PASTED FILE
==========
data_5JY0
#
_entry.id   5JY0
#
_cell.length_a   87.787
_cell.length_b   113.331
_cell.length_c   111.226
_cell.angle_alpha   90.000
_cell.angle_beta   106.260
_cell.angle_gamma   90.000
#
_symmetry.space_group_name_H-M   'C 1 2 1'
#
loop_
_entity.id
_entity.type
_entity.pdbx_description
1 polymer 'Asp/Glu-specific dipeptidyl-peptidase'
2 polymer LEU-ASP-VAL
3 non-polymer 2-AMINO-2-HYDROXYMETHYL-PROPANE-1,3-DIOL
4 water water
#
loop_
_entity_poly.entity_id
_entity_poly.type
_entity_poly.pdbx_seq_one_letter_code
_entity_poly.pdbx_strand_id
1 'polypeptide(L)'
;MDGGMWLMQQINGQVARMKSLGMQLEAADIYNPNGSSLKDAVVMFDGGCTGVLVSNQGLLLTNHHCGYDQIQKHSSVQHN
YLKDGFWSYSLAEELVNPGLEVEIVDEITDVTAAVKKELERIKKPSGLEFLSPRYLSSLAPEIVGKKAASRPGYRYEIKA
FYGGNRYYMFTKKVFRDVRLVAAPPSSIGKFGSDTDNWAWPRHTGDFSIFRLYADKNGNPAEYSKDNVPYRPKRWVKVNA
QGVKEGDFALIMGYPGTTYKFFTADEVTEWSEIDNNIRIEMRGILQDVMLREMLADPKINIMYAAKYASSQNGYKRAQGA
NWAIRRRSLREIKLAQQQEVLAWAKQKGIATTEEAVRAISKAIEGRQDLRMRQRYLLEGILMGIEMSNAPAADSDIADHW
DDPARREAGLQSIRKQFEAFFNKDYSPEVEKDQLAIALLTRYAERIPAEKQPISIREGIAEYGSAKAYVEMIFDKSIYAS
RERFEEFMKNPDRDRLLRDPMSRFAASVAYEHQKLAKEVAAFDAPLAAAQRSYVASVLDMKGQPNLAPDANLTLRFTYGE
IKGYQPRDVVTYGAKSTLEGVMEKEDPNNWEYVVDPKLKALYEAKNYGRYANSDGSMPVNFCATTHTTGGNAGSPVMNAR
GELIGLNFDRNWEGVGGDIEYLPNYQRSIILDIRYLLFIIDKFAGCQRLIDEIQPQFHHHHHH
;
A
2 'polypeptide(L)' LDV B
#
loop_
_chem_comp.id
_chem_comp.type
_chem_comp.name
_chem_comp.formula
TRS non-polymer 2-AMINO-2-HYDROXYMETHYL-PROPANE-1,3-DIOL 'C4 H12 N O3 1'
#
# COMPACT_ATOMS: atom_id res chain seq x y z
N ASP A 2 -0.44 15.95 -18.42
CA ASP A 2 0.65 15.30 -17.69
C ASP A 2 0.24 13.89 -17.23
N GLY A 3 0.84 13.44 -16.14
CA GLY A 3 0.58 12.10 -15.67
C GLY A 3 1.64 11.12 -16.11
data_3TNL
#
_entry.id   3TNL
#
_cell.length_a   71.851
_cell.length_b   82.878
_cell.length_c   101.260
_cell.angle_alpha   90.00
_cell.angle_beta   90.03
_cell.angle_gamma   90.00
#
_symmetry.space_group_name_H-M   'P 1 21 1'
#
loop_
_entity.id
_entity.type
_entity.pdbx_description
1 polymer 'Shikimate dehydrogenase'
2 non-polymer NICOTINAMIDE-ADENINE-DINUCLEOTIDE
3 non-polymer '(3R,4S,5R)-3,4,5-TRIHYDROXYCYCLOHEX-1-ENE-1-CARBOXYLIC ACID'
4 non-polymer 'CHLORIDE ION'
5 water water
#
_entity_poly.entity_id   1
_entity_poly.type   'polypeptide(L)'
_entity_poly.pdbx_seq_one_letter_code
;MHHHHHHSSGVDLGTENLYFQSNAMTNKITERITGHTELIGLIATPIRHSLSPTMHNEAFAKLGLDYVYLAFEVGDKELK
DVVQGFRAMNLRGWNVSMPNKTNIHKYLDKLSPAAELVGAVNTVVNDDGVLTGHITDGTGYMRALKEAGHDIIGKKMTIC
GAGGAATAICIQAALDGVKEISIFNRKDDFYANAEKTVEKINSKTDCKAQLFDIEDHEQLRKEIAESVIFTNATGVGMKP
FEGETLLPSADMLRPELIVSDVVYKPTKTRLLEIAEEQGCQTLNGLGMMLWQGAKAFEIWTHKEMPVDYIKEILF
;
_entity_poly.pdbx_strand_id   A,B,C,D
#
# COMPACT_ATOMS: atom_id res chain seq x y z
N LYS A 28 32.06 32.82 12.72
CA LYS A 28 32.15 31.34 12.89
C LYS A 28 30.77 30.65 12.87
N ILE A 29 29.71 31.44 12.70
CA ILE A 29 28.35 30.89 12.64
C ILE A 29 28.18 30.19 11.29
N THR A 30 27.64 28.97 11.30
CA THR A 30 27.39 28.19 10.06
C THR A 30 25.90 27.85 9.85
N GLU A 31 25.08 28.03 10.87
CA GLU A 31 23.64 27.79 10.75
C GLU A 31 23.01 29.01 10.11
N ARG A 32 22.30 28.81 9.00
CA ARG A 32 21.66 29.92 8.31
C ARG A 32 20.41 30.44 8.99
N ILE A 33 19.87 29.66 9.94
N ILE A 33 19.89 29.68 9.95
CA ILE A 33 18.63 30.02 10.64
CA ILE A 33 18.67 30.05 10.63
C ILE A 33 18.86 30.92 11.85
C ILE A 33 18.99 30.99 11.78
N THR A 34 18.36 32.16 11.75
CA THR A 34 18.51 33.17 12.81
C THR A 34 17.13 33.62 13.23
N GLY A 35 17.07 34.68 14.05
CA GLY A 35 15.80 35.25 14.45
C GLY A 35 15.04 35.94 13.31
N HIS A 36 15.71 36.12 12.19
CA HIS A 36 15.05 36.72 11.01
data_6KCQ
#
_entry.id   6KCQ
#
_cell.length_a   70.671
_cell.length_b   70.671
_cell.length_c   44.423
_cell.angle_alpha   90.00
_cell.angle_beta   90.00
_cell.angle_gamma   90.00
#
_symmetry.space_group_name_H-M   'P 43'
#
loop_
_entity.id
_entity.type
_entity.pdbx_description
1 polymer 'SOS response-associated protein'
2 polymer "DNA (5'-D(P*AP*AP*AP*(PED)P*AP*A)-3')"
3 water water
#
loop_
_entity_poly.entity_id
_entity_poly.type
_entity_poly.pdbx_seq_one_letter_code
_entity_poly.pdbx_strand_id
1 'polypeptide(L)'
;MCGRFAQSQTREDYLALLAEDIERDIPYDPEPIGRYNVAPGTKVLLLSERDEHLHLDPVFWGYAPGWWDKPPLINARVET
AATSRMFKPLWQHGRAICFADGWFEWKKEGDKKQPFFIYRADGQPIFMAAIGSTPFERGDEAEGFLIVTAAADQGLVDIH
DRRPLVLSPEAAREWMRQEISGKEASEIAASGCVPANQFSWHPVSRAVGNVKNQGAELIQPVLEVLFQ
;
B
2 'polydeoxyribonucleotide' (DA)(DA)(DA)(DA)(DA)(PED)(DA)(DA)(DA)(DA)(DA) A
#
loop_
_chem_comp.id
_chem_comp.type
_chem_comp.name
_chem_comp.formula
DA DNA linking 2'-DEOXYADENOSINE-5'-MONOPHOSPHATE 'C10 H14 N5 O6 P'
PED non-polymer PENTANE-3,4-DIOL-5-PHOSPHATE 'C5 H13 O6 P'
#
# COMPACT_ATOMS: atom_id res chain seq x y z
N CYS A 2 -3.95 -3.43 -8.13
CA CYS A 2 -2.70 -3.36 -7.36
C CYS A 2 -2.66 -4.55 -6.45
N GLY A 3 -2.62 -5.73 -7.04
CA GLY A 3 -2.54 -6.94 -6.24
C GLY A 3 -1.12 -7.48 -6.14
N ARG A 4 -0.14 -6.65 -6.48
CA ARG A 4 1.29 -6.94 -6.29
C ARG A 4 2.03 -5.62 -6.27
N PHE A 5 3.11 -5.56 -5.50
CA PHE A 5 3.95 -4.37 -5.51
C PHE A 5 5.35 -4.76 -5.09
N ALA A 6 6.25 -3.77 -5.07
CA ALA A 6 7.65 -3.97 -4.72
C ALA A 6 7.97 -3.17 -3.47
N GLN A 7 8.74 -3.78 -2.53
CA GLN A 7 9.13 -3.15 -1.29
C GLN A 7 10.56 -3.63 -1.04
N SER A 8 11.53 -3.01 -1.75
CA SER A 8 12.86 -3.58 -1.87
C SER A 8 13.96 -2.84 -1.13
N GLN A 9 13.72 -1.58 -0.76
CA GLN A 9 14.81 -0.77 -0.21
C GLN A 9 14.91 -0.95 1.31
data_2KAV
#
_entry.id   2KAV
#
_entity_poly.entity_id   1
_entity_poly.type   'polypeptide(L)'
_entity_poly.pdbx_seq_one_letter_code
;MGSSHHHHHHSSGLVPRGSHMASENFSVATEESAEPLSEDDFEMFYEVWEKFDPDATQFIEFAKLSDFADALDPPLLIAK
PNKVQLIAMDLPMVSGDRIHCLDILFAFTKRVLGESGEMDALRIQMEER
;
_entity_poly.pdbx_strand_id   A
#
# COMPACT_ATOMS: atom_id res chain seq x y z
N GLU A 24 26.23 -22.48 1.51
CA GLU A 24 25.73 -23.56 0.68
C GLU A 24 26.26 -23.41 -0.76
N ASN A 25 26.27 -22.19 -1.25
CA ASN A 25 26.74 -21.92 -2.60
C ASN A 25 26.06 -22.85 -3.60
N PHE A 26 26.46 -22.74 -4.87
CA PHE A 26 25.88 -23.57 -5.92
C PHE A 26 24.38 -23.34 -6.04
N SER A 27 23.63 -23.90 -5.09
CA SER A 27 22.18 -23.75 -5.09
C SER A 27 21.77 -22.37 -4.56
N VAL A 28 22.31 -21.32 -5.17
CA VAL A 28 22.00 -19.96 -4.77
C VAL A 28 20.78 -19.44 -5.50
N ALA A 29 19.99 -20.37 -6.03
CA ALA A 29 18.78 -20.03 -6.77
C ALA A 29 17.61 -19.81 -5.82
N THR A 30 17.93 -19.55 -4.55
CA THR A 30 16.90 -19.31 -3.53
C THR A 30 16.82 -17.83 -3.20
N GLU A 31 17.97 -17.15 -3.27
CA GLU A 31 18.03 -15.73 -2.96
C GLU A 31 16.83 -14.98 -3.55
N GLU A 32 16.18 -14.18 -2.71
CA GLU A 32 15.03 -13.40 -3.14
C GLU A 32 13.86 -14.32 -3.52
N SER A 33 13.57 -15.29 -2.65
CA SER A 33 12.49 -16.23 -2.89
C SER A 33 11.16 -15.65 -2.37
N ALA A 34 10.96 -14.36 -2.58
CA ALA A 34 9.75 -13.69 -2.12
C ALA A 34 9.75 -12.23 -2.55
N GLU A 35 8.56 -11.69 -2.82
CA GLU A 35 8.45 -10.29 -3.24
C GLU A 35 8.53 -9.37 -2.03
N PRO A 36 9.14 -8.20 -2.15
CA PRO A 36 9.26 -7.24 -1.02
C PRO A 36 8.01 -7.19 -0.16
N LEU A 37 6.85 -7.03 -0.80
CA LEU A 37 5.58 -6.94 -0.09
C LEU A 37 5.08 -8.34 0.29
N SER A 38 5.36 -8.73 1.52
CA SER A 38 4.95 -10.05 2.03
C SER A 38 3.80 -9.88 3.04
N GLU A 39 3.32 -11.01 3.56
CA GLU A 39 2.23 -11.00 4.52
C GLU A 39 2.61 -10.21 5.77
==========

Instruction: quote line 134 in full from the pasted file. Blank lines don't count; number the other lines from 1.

_entity.type